As the nation struggles to get enough fibre, Britain’s bakers are presented with an opportunity to enhance their loaves to fill the gap.

Britain is facing a severe fibre deficit. A recent study by the University of Dundee found only 9% of UK adults consume the recommended 30g a day of dietary fibre.

This is a stark finding considering the study, commissioned by the World Health Organization, also showed that a fibre-rich diet can reduce the rates of coronary heart disease, stroke and colorectal cancer.

Bread is often touted for its fibre content, but with a deficit that high, there’s room for improvement.

“Typical fibre content for standard bread flour is a relatively low at 3.3g per 100g. That means a slice or two of ordinary white bread doesn’t make much of a contribution to the recommended daily 30g of fibre,” explains Gavin Mulligan, NPD manager at ingredients supplier Edme.

So, where does the responsibility lie for boosting the nation’s fibre intake? And, what options do bakers have when it comes to offering a helping hand by increasing the fibre content of their loaves?

Carb-bashing seems to have become the default position for many

“Carb-bashing seems to have become the default position for many; yet a recent YouGov poll found that our most-beloved British foods are nearly all flour-based,” says Priya Nicholas, communications manager at National Association of British and Irish Flour Millers (Nabim). “The industry has its work cut out to position flour as a desirable and healthy ingredient against this love/hate backdrop.”

To help with this, Nabim launched FibreFebruary – a campaign designed to highlight the nutritional benefits of flour and flour-based products, such as bread. Companies from across the industry took part to promote the ‘eat more fibre’ message with videos, recipes and more shared via social media.

Make it easy for consumers

While consumers can do more to choose products with a higher fibre content, bakers can help make these products more readily available, and shout about their benefits.

“All wheat flour contains fibre – wholemeal flour is naturally high in fibre but high-fibre white flours or 50-50 flours are also available,” adds Nicholas.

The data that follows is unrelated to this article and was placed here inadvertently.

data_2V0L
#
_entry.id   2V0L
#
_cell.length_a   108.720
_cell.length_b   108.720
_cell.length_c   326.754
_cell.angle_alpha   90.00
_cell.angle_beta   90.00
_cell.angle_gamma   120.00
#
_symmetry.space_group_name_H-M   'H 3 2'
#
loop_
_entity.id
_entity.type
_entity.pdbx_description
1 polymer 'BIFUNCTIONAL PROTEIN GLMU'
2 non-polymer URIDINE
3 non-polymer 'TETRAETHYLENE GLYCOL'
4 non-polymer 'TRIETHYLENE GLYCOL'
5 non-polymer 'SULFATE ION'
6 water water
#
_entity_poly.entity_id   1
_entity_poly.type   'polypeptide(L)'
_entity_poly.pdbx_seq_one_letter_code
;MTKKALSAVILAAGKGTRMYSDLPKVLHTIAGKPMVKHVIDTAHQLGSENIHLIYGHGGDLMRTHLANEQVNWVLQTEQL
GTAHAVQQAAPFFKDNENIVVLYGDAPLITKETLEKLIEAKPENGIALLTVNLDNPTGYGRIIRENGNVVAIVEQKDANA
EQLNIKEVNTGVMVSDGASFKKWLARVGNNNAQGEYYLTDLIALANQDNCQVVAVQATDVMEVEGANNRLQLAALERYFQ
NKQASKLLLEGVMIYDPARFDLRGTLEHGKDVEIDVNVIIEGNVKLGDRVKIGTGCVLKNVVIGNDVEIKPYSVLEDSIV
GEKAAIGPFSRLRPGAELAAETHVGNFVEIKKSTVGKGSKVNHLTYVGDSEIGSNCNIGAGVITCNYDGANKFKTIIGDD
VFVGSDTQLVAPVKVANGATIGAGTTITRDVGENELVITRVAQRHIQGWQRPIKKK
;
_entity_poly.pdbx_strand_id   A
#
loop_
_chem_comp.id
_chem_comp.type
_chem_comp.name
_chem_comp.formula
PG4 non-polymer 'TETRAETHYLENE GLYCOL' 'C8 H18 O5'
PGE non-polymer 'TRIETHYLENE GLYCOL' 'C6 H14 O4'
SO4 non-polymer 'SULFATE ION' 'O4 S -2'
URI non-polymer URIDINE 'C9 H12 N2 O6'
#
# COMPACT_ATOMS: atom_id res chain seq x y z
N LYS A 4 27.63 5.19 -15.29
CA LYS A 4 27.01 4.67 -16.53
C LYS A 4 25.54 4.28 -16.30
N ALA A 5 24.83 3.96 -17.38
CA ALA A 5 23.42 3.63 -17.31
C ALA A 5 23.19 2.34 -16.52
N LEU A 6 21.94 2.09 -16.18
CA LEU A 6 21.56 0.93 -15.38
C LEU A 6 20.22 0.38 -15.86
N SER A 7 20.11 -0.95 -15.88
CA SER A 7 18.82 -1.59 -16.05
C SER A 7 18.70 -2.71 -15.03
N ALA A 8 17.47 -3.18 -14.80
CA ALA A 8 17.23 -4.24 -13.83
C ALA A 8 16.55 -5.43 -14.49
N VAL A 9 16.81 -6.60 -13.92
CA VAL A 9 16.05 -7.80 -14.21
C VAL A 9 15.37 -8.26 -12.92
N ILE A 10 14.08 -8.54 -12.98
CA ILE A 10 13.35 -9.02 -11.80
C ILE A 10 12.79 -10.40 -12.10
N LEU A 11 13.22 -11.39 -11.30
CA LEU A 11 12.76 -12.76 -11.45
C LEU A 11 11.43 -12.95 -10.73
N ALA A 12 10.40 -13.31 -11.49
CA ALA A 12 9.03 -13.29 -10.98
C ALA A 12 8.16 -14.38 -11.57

With over 400 types of flour produced by UK millers, according to Nabim, there are a myriad of options. But, of course, it’s not a simple process of swapping one flour for another – often a blend is needed. “Malted wheat flour, for example, contains 9.5g of fibre per 100g,” notes Mulligan, who also highlights the high fibre content of dark malt flour, malted rye and whole barley flours.

“Since you need a relatively small inclusion of malted flour to improve the colour and flavour of products, there’s an impetus to explore and introduce other high-fibre ingredients which range from pulse flours and seed mixes to flakes and kibbles.”

Flaked grains, such as spelt flakes, are one option to boost fibre and can be used to top baked goods or blended within the dough.

Family-owned cereal and seed supplier Silvery Tweed highlights growth in higher-fibre products in general, as well as in the use of flakes and kibbled grains. Managing director Bob Gladstone also notes growth in recent years in barley flour – a product that has a fibre content of around 22% and what he describes as beneficial levels of beta-glucan. “As well as increasing overall fibre levels, beta-glucan can help create a ‘softer for longer’ product during normal shelf life,” Gladstone says.

He adds that barley flour can increase the water absorption in the mix, which means extra water needs to be added to the formulation, as well as extra ingredients, such as wheat gluten, to compensate for the non-functional protein in the barley flour.

High fibre = healthier bread?

But it’s not as simple as choosing flours that have a high fibre content, believes Kate White, head of marketing and product development at Craggs & Co. “Choosing flours with a fibre content will obviously increase the fibre in the finished product. However, what needs to be investigated is the fibre type (soluble or insoluble) and the glycaemic levels. Simply increasing the fibre content doesn’t necessarily make it a ‘healthier’ bread,” she says.

White points to flours made from ancient grains – such as spelt, rye, emmer and einkorn – as one solution to this, noting their low glycaemic index and high levels of fibre. However, these properties come at a higher cost and, while they bring a host of flavours and textures, they also present challenges to the producer, so White advises that recipes be adjusted in a slow, controlled manner.

Simply increasing the fibre content doesn’t necessarily make it a ‘healthier’ bread

Wholegrains, according to the Baking and Cereal Processing team at Campden BRI, bring their own challenges.

“Inclusions added in a dry form may start to absorb water after the baking process and dry them out. If seeds or other ingredients are pre-soaked they may release moisture during/after baking, which increases the moisture and water activity within the crumb structure – this would impact on shelf-life,” explains Laura Sherwood, bakery technologist, Campden BRI.

They also bring additional pressure to the dough, so Sherwood advises ensuring the strength of dough is up to the task, otherwise the structure could collapse.